4. The cat that just straight up ignores you

If your cat sits down a decent distance from you, faces away and stares at the wall (instead of at you), this is 100 percent normal. Yes, it looks like they’re ignoring you. No, it doesn’t mean they’re pissed. It could definitely mean they don’t want to be touched, but it doesn’t mean you’re getting the silent treatment. This type of cat body language means your cat trusts you (which means you’re doing a good job making them feel secure and comfortable). As predators, leaving themselves exposed to a surprise attack from behind is not high on their list of priorities. Ergo, a feline’s back to you means they trust you. The same goes for the belly up move. Don’t you dare rub their exposed belly. Do the opposite. The belly up pose is your cat’s way of saying, “I trust you not to kill me or touch me when I’m vulnerable.”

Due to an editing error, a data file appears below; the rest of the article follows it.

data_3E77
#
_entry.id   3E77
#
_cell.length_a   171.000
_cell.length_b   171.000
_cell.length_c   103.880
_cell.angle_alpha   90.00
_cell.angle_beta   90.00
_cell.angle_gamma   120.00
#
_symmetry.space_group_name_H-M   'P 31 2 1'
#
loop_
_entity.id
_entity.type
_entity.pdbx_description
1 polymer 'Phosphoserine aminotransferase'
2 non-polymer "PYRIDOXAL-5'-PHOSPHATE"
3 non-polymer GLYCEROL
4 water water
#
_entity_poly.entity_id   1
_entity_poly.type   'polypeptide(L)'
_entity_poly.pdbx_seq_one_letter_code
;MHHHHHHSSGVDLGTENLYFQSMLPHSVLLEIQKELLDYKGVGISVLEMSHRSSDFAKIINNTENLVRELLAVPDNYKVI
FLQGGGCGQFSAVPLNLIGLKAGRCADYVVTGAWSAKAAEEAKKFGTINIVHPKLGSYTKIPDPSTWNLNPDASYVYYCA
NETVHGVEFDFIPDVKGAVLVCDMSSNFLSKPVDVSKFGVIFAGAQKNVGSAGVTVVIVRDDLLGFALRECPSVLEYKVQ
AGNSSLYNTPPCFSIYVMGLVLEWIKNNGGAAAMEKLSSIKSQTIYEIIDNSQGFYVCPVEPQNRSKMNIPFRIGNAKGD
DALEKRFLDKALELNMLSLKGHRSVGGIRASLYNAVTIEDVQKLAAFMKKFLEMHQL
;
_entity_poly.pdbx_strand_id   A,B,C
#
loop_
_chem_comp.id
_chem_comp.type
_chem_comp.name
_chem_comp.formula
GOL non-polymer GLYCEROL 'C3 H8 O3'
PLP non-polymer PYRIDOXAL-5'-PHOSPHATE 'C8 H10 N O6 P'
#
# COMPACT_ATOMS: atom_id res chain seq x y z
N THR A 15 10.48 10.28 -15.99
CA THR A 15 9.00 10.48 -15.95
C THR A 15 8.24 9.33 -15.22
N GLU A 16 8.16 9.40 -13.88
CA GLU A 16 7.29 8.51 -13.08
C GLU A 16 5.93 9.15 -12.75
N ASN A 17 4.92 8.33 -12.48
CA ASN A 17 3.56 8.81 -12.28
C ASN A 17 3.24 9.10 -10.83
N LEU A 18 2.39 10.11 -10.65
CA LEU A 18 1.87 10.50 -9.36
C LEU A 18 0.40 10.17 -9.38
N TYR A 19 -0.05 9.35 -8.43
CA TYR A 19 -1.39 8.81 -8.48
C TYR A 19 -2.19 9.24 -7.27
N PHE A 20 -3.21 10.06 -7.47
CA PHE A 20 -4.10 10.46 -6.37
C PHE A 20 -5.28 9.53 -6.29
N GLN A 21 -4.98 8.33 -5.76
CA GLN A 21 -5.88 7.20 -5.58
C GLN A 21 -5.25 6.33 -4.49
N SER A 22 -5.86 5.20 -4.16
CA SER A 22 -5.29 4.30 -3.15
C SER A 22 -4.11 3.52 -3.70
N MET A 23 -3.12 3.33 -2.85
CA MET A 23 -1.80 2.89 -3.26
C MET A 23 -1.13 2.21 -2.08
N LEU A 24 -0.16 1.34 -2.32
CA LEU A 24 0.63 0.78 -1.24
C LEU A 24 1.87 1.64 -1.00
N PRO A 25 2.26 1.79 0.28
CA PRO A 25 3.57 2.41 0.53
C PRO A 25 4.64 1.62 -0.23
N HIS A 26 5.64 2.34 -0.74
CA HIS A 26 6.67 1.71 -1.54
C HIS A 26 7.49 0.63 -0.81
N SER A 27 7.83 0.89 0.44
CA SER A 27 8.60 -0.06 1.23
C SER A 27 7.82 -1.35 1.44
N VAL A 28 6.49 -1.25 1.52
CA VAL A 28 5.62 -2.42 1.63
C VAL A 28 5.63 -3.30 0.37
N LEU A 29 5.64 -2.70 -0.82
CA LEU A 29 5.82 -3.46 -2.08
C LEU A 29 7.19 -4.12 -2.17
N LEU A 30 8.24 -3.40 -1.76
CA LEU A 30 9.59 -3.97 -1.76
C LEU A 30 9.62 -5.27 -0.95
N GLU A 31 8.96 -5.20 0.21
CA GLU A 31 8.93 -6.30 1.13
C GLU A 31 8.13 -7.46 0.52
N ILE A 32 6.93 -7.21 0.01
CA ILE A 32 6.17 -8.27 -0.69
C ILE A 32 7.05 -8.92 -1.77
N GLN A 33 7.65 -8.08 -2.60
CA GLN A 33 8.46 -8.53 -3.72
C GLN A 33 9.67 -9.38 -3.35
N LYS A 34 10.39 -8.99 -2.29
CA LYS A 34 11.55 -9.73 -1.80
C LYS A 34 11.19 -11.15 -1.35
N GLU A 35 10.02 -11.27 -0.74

There’s also no need to worry if your cat sits down, body towards you and stares at you silently. It may seem like they could. Not. Care. Less. About. You. Au contraire! First of all, this front-facing, relaxed posture is that of a confident cat. Second of all, studies indicate cats communicate and build bonds with humans by staring at them. A dead-eyed glare is a sweet gesture in the cat world.

Plus, the ASPCA reminds us many cats are independent by nature and need some alone time (who doesn’t?!). Studies on feline history and the domestication process indicate cats are solo animals who only recently began cohabiting with people. Cats definitely hear commands (mine recognize their names for sure), but whether or not they follow through on them is a complete toss-up. Rather than ignoring you, your cat is probably making the active choice not to do what you’re asking it to (or it hasn’t been trained to perform certain commands).

You’re not alone if you think your cat is totally gaslighting you. Don’t forget they are a species revered by the Gods of ancient Egypt and are technically miniature lions. Just like you, they’re doing the best they can.